(CNN) - It's getting interesting in New Mexico.
On Tuesday Lt. Gov. John Sanchez announced his bid for the GOP Senate nomination, setting up what could be an interesting primary fight between him and former Republican Rep. Heather Wilson.
Sanchez, who's been considering a bid for a few months, made it official by filing a statement of candidacy, launching a campaign website and putting out a video on the site and on YouTube explaining why he's running to succeed retiring Democratic Sen. Jeff Bingaman, who announced earlier this year that he would not seek a sixth term in office.
In a statement on his website and in the video, Sanchez highlights his modest upbringing and how he worked his way out of poverty. He also highlights what he calls "Republicans spending like Democrats."
In the video, which his campaign said is also running statewide as a TV commercial for the next week, Sanchez says, "it's immoral to think that we are spending money that we don't have. There's too much waste, fraud and abuse in the federal government today. We don't want to return people back to Washington, DC who got us into the mess in the first place. It's time for a new voice. I can be one of those leaders who can stand up for principle conservative values."
The comment appears to be a shot at Wilson, who served ten years in Congress.
Tuesday afternoon, Wilson's campaign responded.
"We welcome Lt. Governor Sanchez into the race and look forward to contrasting Heather Wilson's conservative record with his invented one. On issue after issue John Sanchez is not who he says he is, and Republican voters will be quick to figure that out," said Wilson campaign deputy finance director Heather Wade.
Wilson announced her second bid for the Senate in March. In 2008, she ran for the Senate instead of re-election to her House seat. But she lost a Republican primary contest to Rep. Steve Pearce, who was defeated in the general election by Democrat Tom Udall, a five-term congressman who is now New Mexico's junior senator.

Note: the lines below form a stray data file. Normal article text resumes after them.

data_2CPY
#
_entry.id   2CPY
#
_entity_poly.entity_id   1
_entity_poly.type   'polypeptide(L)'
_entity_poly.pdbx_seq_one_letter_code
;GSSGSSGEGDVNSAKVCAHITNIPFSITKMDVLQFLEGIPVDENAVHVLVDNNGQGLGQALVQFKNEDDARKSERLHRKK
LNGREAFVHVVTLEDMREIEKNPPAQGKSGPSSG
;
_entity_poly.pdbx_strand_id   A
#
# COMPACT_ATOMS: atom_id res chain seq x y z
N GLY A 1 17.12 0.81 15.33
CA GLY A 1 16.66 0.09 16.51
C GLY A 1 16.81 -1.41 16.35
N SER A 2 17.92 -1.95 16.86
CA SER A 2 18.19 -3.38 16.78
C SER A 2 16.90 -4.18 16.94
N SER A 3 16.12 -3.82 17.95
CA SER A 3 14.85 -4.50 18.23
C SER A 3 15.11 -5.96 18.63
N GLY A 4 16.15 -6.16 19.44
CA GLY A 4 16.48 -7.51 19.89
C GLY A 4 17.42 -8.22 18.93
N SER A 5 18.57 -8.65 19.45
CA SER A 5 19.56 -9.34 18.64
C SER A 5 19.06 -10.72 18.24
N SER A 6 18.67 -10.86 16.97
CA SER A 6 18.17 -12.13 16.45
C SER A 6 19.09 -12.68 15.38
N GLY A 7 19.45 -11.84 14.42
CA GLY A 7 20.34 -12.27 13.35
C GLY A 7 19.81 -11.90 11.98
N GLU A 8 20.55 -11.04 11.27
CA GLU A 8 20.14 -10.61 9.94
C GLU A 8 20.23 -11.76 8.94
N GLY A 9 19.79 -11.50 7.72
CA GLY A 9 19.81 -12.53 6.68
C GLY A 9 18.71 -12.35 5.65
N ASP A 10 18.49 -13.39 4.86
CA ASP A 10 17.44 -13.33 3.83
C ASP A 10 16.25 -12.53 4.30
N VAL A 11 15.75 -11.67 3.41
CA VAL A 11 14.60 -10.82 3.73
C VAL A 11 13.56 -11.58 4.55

Sanchez, who's considered more conservative than Wilson, was the GOP gubernatorial nominee in 2002, but lost to Democrat Bill Richardson, who went on to serve two terms. Last year, Sanchez won the Republican nomination for lieutenant governor and took office when fellow Republican Susana Martinez won the gubernatorial election last November.
All eyes are on the governor to see if she will now endorse a candidate in the battle for the GOP nomination.
Greg Sowards and William English are also running for the Republican Senate nomination.
It appears Democrats could also have a spirited primary, with two-term Rep. Martin Heinrich and State Auditor Hector Balderas both making bids. Activist Andres Valdez has also announced a bid for the Democratic nomination.
The Hispanic population in New Mexico is skyrocketing. New Census numbers out this spring indicated that Hispanics now represent more than 46 percent of the state's population, with non-Hispanic whites accounting for just over 40 percent of the population.
Two of the top non-partisan political handicappers, the Cook Political Report and the Rothenberg Political Report, both characterize the race to succeed Bingaman as competitive.
Democrats currently have a 53 to 47 majority in the Senate. They are defending 23 seats (21 Democrats and two independents who caucus with the party) next year, with the GOP defending 10 seats.
–Follow Paul Steinhauser on Twitter: @psteinhausercnn